If Edward Snowden's revelations still have you shaken, this short video offers some relatively easy-to-apply Internet usage tips to encrypt and securitize your online activity.
21 things you didn't know your iPhone could do
How annoying is it when you're typing an email on your phone, but need to switch back to your inbox? The process of saving and retrieving a drafted email is cumbersome. This article reveals a shortcut that requires nothing more than a smart screen swipe. Follow the link for other great iPhone hacks.
PulsePoint matches those in distress with those capable of administering CPR. In a real life scenario, 63-year-old Farid Rashti was playing soccer with friends when he felt severe chest pains and lost consciousness. His teammates called 911, which automatically alerted all CPR-trained PulsePoint users of the exact location of the caller. Walter Huber was just sitting down for dinner when he got a PulsePoint notification on his phone that someone in close vicinity was having a heart attack. Huber rushed to the scene, administered CPR and sustained Rashti’s life until ENTs arrived. Time is one of the most critical factors in a heart attack; PulsePoint helps increase the likelihood of survival.
Not all knives are created equal. Pairing the appropriate knife to a food item (and, as it turns out, cutting board) can make cutting way easier and cooking way more fun. Follow the link for additional tips on how to cut like a pro.
Shelf life of food
How much time do you have to work your way through that massive five pound bag of carrots? What's the most you can get out of freezing your meat and fish? This handy cheat sheet will guide you through the shelf life of all manner of food items - in the pantry, fridge and freezer.
How to store your groceries
On the topic of food shelf life, you can get the most out of food by storing it properly. Follow the link for tips on how to store everything from fruit, vegetables, herbs, meats, fish and bread products.
Shelf life of leftovers
How long you can keep those leftovers before they go bad? Finish up those spaghetti and meatballs quickly, while your pizza will last up to four days. But who can resist pizza leftovers for four days?
How a simple negotiation hack saved one man $20,000
Geoffrey James, a popular business columnist with an expertise in sales, learned how to sniff out manipulative salespeople - and how to get them on his side or know when it's time to move on. Read on for a simple trick that saved him thousands when buying a home and how you can use it to win over salespeople and save you money, time and grief.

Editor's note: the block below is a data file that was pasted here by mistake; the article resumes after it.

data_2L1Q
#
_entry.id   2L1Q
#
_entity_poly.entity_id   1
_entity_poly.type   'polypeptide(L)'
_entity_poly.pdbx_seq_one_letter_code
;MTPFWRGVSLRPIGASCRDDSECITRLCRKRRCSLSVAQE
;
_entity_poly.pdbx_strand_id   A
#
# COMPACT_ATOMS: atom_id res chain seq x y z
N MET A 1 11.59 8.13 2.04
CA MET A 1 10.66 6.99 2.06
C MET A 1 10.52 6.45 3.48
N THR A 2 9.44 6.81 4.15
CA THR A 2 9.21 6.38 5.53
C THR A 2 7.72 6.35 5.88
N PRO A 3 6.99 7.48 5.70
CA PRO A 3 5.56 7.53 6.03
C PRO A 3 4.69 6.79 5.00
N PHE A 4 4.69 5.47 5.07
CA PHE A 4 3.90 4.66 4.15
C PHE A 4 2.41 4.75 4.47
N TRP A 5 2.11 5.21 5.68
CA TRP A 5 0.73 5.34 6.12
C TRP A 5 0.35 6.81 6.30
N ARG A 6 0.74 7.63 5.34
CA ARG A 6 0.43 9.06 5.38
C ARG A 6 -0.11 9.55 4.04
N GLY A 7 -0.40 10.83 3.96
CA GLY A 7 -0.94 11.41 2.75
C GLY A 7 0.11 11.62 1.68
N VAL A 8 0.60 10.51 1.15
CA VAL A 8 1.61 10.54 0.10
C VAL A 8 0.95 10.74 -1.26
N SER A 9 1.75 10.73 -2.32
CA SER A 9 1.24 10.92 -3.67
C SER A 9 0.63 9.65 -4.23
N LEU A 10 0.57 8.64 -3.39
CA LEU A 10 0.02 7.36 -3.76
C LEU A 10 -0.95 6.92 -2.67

How to find the time to become a voracious reader like Warren Buffett
Warren Buffett has famously said he reads 500 pages per day and spends 80% of his time reading and thinking. Most of us try to squeeze reading in at night, often with little success. But this writer found a hack to read 30 books per year. And it began with considering another time of day to fit in just 20 pages...
In U.S., fewer non-homeowners expect to buy home
Seven years after the housing market crash, the dream of buying a home has still not yet been restored. With 41% of non-homeowners saying they have no intention of buying a home in the "foreseeable future" (which, per the survey, is greater than ten years), there are sure to be long-term impacts on the housing market. Homeownership rates have also dropped recently, while rental rates have picked up.
Do more by working less
A new Stanford study shows that productivity per hour declines steeply when the workweek exceeds 50 hours. Productivity drops so dramatically after 55 hours that the study found no point to working any hours beyond that. That extra time is better spent engaging in relaxing and rejuvenating activities. Follow the link for 10 suggested tactics to build in regular rejuvenation to maximize the ideal 50 to 55 working hours per week.
8 great role models for wowing a crowd
Giving a speech or preparing an important pitch? The nature of the talk you have to give and its end goal should factor in when considering ideal and effective delivery. The following link has videos of expert public speakers presenting in different categories of delivery, from product demos, to sales pitches, to podcasts and webcasts.
The New America
How much you have to earn to be considered middle class in every state
The Pew Research Center defines middle class as earning between 67% and 200% of a state's median income, making it a totally relative measure. (Pew also found that the middle class shrunk in every state between 2000 and 2013.) Merging this data with Census data, Business Insider calculated the middle class range in every state and Washington DC.
70% of people on anti-depressants aren't clinically depressed
Between 1998 and 2008, antidepressant use in the U.S. increased 400%. A new study found that 69% of the 23 million Americans on some form of antidepressants don't fit the criteria for clinical depression. Rather, they are suffering from life's normal hardships and stressors. The study also found that 70% of the panel members of the Diagnostic and Statistical Manual of Mental Disorders have financial relationships with pharmaceutical companies.